What should I do with my kabocha squash?
Happy (almost) Halloween, everyone! In the spirit of fall and the upcoming holiday, I decided that we needed to add a pumpkin to our kitchen decor. Bill, succumbing to bribery, enthusiastically agreed to accompany me to the farmers’ market to pick out a pumpkin. It turns out, however, that there were no pumpkins at the farmers’ market. (Oops! Perhaps visiting a pumpkin patch would have been a smarter option.) Undeterred and determined to leave the farmers’ market with a “pumpkin,” we picked out this guy instead.
From our recollection of the label on the bin and an Internet search for “squash starting with K,” we learned that our “pumpkin” is a kabocha squash. Not to be confused with kombucha, a drink made from cultured bacteria and yeast, kabocha squash is a Japanese winter squash, sometimes referred to as a Japanese pumpkin. They are often dark green in color, but this one happens to be an orange kabocha. Kabocha squash are very sweet (even sweeter than butternut squash) and have a silky smooth flesh (unlike the stringy flesh of a pumpkin).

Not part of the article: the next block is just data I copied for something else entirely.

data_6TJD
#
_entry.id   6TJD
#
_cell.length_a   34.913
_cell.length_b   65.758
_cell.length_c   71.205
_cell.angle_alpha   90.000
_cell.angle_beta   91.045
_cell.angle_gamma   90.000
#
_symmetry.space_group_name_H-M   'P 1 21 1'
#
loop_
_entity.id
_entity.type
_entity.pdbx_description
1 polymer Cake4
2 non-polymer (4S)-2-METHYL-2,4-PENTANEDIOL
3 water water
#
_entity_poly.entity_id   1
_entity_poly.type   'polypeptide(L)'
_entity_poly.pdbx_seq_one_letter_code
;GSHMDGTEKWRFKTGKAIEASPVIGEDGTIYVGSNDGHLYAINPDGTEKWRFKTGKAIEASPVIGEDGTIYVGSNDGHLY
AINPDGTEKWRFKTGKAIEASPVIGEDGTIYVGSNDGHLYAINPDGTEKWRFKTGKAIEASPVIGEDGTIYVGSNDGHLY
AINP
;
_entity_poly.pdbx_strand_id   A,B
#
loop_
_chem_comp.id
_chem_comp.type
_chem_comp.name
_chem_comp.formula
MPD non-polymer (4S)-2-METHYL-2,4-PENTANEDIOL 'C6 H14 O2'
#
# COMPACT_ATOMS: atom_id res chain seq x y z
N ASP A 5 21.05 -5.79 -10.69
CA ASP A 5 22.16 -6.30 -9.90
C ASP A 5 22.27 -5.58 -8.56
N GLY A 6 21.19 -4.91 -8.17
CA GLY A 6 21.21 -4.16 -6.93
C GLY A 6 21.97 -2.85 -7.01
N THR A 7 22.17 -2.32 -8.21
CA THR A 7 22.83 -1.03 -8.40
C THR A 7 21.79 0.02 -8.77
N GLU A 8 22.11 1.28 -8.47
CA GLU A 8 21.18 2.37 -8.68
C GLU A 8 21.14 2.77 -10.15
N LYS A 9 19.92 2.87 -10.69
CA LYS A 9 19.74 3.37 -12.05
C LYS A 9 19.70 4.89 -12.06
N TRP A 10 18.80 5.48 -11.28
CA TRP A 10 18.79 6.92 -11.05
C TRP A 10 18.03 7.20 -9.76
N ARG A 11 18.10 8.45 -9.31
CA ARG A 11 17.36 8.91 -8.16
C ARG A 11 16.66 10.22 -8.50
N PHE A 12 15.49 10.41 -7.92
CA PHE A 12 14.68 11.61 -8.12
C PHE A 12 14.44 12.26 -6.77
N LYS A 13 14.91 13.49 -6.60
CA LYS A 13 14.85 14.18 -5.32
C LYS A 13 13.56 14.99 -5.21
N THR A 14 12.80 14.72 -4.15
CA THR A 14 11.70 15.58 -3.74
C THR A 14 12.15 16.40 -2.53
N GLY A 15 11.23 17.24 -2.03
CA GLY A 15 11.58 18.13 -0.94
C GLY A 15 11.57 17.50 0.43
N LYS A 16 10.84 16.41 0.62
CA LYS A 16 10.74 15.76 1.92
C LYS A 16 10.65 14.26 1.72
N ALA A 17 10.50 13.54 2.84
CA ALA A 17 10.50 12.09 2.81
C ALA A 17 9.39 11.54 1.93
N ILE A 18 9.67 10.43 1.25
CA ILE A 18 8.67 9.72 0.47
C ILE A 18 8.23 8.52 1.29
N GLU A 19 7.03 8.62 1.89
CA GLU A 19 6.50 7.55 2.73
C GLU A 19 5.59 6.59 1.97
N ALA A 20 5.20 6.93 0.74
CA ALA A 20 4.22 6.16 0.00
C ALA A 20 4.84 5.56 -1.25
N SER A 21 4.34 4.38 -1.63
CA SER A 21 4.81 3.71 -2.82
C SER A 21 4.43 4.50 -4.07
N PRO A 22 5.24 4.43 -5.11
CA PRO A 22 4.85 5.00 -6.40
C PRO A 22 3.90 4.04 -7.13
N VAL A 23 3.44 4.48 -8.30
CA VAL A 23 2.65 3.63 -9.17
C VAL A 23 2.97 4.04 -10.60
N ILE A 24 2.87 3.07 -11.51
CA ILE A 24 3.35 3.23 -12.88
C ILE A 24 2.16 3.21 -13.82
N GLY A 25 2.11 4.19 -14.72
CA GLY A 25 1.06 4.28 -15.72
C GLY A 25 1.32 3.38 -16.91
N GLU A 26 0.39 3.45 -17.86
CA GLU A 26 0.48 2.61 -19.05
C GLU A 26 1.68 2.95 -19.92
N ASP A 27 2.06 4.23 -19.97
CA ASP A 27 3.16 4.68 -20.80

I don’t have any immediate plans other than to admire our new squash on the kitchen table, but there will come a time when I decide to hack into it and make something delicious. Kabocha-flavored kombucha, anyone? Just kidding. But seriously, does anybody have any suggestions for the fate of our orange kabocha squash?